What are tax-free bonds and how they work

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What are tax-free bonds and how they work

31 December 2016
Let's see what these bonds are and how they work.
 
 

By Sunil Dhawan

Indian investors seem to be spoilt for choice when it comes to investing. From investment schemes offering monthly, quarterly, half-yearly as well as annual returns, to schemes offering taxable as well as non-taxable returns, the list is endless. Choosing the right investment avenue, therefore, may not be as easy as it appears. One of the hugely-popular investment options, especially among high net worth investors, is tax-free bond. Let's see what these bonds are and how they work.

What are they: A bond is a fixed income instrument carrying a coupon rate of interest and is issued for a fixed tenure. As the name suggests, interest earned from tax-free bonds is exempt from tax. In simple terms, irrespective of the income slab one need not pay any income tax on the interest income. Some of the public undertakings which raise funds through the issue of tax-free bonds are IRFC, PFC, NHAI, HUDCO, REC, NTPC, and Indian Renewable Energy Development Agency.

The tenure of the bonds is usually 10/15 or even 20 years. They are also listed on stock exchanges to offer an exit route to investors. The bonds are tax-free, secured, redeemable and non-convertible in nature.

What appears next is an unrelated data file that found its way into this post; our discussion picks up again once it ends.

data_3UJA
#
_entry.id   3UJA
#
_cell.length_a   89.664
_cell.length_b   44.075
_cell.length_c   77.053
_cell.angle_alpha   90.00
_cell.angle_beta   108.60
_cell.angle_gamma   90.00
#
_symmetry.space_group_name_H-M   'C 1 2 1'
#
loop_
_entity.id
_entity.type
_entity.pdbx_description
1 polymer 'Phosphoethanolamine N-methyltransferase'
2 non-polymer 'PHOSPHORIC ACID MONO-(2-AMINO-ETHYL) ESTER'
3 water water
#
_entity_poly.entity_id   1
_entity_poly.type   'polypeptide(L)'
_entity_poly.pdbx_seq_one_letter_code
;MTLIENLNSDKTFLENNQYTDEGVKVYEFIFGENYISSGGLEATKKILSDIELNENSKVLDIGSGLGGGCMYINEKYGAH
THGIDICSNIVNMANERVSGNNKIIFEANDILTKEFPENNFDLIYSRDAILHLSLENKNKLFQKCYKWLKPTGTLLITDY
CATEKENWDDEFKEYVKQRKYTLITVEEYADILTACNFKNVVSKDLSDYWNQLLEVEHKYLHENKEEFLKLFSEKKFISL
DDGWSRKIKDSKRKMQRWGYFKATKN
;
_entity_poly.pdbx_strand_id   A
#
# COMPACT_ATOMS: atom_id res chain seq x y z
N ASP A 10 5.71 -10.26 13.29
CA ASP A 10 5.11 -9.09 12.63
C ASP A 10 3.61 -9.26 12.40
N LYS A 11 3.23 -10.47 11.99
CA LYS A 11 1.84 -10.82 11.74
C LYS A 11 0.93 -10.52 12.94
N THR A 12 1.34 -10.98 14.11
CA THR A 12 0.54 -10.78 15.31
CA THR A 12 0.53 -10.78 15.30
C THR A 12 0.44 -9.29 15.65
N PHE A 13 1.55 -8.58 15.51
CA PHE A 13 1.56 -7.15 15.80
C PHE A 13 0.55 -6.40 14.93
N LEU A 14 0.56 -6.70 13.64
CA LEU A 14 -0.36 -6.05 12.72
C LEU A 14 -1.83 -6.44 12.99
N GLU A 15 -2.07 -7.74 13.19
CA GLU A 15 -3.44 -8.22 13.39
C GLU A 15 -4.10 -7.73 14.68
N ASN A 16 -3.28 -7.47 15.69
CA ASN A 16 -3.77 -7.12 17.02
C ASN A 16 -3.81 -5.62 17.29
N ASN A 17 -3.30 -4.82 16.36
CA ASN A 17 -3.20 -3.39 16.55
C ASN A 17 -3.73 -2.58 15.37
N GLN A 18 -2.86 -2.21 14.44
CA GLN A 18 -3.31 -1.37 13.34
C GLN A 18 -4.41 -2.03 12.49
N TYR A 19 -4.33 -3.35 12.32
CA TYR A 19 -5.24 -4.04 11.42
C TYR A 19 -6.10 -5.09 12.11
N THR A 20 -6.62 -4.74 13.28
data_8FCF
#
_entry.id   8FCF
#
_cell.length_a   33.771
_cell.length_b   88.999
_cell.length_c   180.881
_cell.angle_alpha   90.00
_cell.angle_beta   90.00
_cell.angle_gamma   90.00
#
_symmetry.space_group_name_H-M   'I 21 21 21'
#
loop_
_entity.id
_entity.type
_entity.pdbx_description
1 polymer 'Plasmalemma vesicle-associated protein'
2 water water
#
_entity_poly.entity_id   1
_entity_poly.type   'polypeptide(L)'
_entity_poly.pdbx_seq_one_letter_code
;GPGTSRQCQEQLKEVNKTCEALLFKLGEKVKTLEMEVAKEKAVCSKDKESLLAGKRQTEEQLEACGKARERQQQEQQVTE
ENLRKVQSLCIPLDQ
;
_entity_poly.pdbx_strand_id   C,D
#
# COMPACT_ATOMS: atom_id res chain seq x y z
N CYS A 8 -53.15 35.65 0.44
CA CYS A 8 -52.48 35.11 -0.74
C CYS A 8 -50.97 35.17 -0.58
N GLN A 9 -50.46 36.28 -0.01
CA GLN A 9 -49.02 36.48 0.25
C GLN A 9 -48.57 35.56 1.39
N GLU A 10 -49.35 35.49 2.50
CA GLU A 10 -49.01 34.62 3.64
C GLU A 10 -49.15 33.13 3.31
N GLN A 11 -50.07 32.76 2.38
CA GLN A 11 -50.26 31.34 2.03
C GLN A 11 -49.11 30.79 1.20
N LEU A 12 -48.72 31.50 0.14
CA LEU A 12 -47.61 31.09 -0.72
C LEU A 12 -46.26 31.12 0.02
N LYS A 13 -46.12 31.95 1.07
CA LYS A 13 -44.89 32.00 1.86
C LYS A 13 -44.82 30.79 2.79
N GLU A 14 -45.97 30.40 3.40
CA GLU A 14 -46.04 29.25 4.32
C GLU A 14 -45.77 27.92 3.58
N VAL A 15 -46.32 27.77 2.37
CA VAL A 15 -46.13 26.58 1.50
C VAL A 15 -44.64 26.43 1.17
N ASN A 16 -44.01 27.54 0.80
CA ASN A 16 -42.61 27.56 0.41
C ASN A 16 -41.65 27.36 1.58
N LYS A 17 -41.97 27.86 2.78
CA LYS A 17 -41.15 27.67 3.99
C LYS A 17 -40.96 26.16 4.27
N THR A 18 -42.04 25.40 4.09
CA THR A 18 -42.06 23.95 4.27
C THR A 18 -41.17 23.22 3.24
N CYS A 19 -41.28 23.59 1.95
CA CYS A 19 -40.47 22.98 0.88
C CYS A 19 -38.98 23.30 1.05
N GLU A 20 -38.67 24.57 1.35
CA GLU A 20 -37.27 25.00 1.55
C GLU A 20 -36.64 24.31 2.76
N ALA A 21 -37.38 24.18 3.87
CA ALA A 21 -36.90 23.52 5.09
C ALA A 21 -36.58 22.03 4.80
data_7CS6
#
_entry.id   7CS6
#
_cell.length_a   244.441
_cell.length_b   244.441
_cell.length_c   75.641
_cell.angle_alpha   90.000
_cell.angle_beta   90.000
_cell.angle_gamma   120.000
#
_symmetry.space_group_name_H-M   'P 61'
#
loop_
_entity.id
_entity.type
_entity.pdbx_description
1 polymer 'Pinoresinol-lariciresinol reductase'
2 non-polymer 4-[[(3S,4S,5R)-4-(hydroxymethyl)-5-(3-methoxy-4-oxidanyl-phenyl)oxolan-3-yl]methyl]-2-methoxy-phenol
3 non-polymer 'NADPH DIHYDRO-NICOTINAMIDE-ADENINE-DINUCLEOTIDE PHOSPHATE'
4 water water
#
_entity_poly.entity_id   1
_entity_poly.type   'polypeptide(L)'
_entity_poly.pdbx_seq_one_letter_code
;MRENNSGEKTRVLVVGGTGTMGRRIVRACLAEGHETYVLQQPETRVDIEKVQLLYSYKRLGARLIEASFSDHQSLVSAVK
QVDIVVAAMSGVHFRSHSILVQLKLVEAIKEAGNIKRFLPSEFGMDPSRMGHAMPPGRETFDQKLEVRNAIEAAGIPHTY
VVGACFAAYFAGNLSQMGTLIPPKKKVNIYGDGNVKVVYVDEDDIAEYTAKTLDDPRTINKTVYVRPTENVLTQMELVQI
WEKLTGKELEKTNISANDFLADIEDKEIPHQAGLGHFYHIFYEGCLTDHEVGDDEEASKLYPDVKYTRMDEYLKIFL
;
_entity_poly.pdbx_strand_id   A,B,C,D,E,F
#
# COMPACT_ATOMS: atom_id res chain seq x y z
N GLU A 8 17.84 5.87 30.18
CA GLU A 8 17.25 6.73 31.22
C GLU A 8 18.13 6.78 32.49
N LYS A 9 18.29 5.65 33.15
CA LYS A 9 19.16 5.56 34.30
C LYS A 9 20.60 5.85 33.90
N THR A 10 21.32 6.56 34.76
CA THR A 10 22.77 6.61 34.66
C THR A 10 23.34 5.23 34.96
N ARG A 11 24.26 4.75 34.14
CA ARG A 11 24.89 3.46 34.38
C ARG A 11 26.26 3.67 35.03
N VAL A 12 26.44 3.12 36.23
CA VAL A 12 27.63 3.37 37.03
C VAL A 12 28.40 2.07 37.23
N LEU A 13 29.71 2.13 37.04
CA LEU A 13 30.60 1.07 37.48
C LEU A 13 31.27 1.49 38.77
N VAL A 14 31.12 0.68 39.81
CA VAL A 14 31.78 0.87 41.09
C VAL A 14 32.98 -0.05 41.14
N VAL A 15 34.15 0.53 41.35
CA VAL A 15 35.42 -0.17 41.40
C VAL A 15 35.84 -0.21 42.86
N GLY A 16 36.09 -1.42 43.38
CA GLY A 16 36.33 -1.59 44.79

Tax status: The interest income earned is exempt from tax under Section 10 (15) (iv) (h) of the Income Tax Act, 1961. There will, however, not be any tax benefit on the amount of investment made in such bonds. Also, there is no applicability of TDS on interest income. TDS applicability will still be there on the application money while applying for them.

Such bonds are also listed on stock exchanges and traded only through demat accounts. If there is any capital gain on transferring them on exchanges, that will be taxed. If the holding period is less than 12 months, capital gains on sale of tax-free bonds on stock exchanges are taxed as per the tax rate of the investor. If bonds are held for more than 12 months, the gains are taxed at 10.3 per cent. There will not be any benefit of indexation in them.